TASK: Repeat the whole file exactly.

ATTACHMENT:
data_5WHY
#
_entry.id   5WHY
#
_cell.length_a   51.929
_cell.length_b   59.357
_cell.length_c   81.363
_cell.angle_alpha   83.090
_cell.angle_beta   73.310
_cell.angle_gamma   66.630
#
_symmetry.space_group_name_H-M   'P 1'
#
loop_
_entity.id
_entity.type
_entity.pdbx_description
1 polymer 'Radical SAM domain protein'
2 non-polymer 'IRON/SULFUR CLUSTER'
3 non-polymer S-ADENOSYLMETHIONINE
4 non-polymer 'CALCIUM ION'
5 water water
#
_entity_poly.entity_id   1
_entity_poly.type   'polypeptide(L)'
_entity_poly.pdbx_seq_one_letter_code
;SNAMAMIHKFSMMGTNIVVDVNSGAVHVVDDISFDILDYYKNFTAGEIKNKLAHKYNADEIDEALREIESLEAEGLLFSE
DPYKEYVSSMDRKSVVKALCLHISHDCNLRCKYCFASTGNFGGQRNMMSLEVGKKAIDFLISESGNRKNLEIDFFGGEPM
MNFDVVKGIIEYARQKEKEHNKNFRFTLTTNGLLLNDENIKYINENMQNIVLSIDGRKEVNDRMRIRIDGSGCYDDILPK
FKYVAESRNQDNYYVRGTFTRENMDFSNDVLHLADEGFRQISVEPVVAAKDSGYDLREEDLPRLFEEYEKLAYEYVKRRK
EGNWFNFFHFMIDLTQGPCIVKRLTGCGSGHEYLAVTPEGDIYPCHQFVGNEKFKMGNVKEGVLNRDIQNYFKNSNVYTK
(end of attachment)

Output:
data_5WHY
#
_entry.id   5WHY
#
_cell.length_a   51.929
_cell.length_b   59.357
_cell.length_c   81.363
_cell.angle_alpha   83.090
_cell.angle_beta   73.310
_cell.angle_gamma   66.630
#
_symmetry.space_group_name_H-M   'P 1'
#
loop_
_entity.id
_entity.type
_entity.pdbx_description
1 polymer 'Radical SAM domain protein'
2 non-polymer 'IRON/SULFUR CLUSTER'
3 non-polymer S-ADENOSYLMETHIONINE
4 non-polymer 'CALCIUM ION'
5 water water
#
_entity_poly.entity_id   1
_entity_poly.type   'polypeptide(L)'
_entity_poly.pdbx_seq_one_letter_code
;SNAMAMIHKFSMMGTNIVVDVNSGAVHVVDDISFDILDYYKNFTAGEIKNKLAHKYNADEIDEALREIESLEAEGLLFSE
DPYKEYVSSMDRKSVVKALCLHISHDCNLRCKYCFASTGNFGGQRNMMSLEVGKKAIDFLISESGNRKNLEIDFFGGEPM
MNFDVVKGIIEYARQKEKEHNKNFRFTLTTNGLLLNDENIKYINENMQNIVLSIDGRKEVNDRMRIRIDGSGCYDDILPK
FKYVAESRNQDNYYVRGTFTRENMDFSNDVLHLADEGFRQISVEPVVAAKDSGYDLREEDLPRLFEEYEKLAYEYVKRRK
EGNWFNFFHFMIDLTQGPCIVKRLTGCGSGHEYLAVTPEGDIYPCHQFVGNEKFKMGNVKEGVLNRDIQNYFKNSNVYTK